Douglas C. Pizac, Associated Press
Phil Johnson

SALT LAKE CITY — In Denver, former Jazz star and acting head coach Adrian Dantley sits on an increasingly warmer seat — one usually occupied by George Karl.

In Utah, the chair next to head coach Jerry Sloan is as worn as they come in the NBA — and Sloan would have it no other way.

Longtime top assistant Phil Johnson, who has been by Sloan's side more than two decades, has worked with him even longer.

The Grace, Idaho, native with both Weber State and Utah State ties officially was named a Jazz assistant two days after Sloan succeeded Frank Layden on Dec. 9, 1988.

"When I had chance to hire him, I knew what he'd be able to do, because I'd seen him coach — and in a tough situation, coaching me, because he (was) about the same age," Sloan said of Johnson, an assistant to Dick Motta when Sloan played in Chicago.

"All the players had respect for him, because he knew what he was doing," Sloan added. "He's a great teacher."

Sloan considers Johnson's No. 1 attribute to be loyalty, but teaching comes a close second.

"That's why he does most of the teaching with our team — because he's a better teacher than I ever thought about being," Sloan said of Johnson, who also was named NBA Coach of the Year with the 1974-75 Kansas City-Omaha Kings. "I think he explains things a lot better than I do, and I've been fortunate to have him.

"To find people are going to be loyal, I think, is very important."

Sloan, in fact, has had only five assistants sit on his bench during his 22-season tenure in Utah:

Johnson, whose coach way back in junior high was Motta;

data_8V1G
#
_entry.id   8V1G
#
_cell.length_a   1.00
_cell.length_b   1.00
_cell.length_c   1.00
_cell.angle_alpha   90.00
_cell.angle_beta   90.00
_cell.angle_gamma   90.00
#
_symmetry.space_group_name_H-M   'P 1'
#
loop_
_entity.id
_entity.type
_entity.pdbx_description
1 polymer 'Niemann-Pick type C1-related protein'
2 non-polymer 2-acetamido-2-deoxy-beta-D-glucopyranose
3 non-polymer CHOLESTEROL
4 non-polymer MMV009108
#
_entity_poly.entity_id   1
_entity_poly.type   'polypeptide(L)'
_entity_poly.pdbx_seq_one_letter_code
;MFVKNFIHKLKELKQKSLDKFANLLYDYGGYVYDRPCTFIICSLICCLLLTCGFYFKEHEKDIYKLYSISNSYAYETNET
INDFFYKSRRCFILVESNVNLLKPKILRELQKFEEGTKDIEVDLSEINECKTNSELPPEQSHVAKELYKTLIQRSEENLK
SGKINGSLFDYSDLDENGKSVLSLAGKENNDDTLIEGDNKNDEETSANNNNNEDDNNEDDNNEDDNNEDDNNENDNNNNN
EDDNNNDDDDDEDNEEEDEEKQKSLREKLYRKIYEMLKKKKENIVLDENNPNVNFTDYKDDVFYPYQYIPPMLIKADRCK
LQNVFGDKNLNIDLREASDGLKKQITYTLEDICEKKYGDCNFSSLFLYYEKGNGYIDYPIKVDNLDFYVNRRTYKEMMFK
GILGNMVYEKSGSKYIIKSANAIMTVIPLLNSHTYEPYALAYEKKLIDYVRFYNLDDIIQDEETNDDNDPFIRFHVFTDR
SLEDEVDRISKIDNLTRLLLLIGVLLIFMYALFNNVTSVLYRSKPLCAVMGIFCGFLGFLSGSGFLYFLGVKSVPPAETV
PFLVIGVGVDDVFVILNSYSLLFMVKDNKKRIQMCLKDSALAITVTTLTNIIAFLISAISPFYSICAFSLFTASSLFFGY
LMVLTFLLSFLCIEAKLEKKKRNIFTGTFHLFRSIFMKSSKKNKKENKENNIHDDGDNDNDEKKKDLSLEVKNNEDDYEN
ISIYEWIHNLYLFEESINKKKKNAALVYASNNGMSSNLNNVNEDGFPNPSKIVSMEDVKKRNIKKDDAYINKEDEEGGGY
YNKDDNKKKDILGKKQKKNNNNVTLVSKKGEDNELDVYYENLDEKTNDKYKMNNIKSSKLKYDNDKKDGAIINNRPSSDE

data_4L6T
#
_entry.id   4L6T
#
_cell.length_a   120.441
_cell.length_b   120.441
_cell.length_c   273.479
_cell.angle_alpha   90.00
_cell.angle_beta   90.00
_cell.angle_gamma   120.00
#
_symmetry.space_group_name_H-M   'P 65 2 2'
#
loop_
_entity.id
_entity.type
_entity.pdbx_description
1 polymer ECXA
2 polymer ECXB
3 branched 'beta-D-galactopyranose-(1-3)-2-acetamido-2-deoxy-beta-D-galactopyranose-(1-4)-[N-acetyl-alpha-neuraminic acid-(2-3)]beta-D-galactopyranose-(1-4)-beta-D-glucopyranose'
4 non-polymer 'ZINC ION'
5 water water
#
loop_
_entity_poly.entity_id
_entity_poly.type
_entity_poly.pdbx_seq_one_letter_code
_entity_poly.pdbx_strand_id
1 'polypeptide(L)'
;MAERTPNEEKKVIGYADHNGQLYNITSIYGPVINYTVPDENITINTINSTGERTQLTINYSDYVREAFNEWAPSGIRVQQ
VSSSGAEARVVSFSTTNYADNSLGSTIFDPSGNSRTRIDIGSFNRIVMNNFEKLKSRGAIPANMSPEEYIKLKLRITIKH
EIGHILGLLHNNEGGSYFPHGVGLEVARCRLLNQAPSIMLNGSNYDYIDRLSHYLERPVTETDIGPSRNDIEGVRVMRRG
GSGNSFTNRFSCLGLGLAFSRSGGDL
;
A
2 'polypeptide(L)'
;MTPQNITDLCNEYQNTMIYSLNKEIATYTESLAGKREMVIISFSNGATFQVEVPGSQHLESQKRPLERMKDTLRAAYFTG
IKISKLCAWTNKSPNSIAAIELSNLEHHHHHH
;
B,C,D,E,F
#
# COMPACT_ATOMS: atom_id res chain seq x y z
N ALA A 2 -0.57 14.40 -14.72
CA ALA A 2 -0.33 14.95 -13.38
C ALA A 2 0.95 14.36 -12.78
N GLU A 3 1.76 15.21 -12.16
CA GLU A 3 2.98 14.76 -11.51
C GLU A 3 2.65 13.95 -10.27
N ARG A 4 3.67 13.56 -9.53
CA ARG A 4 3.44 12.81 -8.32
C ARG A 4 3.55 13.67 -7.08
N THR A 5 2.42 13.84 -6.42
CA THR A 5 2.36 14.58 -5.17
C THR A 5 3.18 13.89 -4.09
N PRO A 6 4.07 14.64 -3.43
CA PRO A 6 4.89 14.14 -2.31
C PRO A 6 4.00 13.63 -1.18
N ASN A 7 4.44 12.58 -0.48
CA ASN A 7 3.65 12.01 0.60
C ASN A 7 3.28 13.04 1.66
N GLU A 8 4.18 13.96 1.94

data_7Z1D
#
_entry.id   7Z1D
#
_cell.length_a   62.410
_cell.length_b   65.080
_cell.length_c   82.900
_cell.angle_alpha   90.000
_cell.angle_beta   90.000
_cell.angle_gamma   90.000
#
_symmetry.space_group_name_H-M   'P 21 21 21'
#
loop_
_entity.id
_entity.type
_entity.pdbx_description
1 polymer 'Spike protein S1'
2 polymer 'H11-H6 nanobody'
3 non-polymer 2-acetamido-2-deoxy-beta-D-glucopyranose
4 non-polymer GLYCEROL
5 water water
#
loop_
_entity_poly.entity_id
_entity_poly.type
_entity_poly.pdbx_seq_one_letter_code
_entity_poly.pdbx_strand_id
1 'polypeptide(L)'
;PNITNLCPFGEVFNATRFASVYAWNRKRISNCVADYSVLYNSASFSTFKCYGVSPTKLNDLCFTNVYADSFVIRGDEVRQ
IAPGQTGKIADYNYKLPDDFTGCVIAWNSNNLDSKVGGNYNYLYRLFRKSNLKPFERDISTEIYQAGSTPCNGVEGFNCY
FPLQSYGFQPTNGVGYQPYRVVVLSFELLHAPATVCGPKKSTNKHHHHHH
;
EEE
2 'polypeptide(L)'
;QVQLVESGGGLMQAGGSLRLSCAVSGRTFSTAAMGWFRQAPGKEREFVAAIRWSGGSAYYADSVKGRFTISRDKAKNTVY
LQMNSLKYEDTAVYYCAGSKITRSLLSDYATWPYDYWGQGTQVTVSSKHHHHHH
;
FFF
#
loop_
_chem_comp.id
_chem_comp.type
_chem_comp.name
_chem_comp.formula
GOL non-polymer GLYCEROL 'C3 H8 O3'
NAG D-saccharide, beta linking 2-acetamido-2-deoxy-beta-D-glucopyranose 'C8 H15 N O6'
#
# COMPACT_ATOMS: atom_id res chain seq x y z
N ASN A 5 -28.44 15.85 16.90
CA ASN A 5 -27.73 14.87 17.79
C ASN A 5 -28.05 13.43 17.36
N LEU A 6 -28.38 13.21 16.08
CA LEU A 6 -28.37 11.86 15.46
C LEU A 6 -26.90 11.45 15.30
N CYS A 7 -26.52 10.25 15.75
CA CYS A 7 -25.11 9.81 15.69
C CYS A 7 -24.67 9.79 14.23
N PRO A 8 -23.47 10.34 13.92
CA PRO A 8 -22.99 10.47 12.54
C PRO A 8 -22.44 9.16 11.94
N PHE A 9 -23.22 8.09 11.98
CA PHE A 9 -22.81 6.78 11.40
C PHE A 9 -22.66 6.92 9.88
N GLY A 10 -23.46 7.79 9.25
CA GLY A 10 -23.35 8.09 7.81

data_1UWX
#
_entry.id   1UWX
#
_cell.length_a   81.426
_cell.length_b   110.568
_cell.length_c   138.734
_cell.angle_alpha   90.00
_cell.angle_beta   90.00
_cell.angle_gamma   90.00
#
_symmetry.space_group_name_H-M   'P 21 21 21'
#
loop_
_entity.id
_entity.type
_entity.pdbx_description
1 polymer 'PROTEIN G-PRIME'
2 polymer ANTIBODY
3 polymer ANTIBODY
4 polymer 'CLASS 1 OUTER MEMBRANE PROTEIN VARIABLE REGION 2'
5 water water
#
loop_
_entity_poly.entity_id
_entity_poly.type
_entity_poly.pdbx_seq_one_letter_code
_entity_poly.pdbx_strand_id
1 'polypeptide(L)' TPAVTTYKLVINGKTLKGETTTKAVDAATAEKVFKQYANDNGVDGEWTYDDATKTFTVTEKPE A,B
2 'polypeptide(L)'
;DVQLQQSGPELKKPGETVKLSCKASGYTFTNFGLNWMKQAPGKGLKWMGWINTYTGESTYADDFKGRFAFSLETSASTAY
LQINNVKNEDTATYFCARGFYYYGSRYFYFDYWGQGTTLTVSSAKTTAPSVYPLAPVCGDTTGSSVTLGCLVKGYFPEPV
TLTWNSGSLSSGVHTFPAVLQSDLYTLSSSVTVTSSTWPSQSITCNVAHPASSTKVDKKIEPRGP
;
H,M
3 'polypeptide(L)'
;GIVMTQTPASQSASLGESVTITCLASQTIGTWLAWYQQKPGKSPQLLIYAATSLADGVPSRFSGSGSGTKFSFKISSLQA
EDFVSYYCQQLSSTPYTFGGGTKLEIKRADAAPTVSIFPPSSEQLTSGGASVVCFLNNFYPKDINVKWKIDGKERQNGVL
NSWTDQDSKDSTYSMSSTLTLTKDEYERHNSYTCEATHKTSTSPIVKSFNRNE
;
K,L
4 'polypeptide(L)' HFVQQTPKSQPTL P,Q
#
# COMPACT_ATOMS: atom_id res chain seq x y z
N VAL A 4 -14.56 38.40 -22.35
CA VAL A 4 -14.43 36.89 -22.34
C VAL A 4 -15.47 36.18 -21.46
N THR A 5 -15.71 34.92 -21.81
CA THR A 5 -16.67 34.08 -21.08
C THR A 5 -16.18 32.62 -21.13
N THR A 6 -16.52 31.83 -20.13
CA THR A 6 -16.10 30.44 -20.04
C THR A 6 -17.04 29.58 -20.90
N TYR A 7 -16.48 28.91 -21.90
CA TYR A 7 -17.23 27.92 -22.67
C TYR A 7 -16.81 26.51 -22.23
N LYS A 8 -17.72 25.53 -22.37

Ex-Jazz and New York Knicks general manager Scott Layden, Frank's son;

Tyrone Corbin, a longtime NBA and ex-Jazz player who is bound to draw interest in various vacant head coaching positions this offseason;

Gordie Chiesa, who spent a decade-and-a-half as a Sloan assistant and now is a Memphis Grizzlies pro scout;

ex-Jazz player Kenny Natt, later a Cleveland assistant and interim head coach in Sacramento; and

longtime Jazz employee and ex-Nuggets assistant GM Dave Fredman, now Utah's head scout.

"We try to keep continuity with them," Sloan said, "just like we try to keep continuity with the players."

Back in Denver, Dantley — who starred for the Jazz when Sloan assisted Frank Layden — is in his seventh season as a Nuggets assistant.

The man whose jersey number is retired in Utah has no full-time head coaching experience, but he's been pressed into service while Karl battles neck and throat cancer.

And with the Jazz up 3-1 in their best-of-seven first-round NBA playoff series with the Nuggets, he really is starting to catch some heat.

Asked Monday if Karl's absence has impacted the club, the Denver Post reported, point guard Chauncey Billups said, "Absolutely. That's no slight on A.D. (Dantley). He's done a great job trying to maintain and handle the guys we have on this team. But yeah, definitely. I think you'd see that from any team that lost their head coach for the second-half of the season."

Experience, Billups suggested, is lacking.

"George won over 900 games, man. A.D.'s been coaching 9, 12 (actually 25) games," Billups said, according to the Post. "That's the difference. (Karl) is a head coach. A great head coach. You've got A.D. filling in who probably will be a head coach but hasn't had the opportunity to do that.

"We miss (Karl's) voice, we miss his leadership, we miss the plays he draws up at timeouts, we miss the halftime speeches, we miss everything. But that's not an excuse at all. I think A.D. has done a wonderful job."

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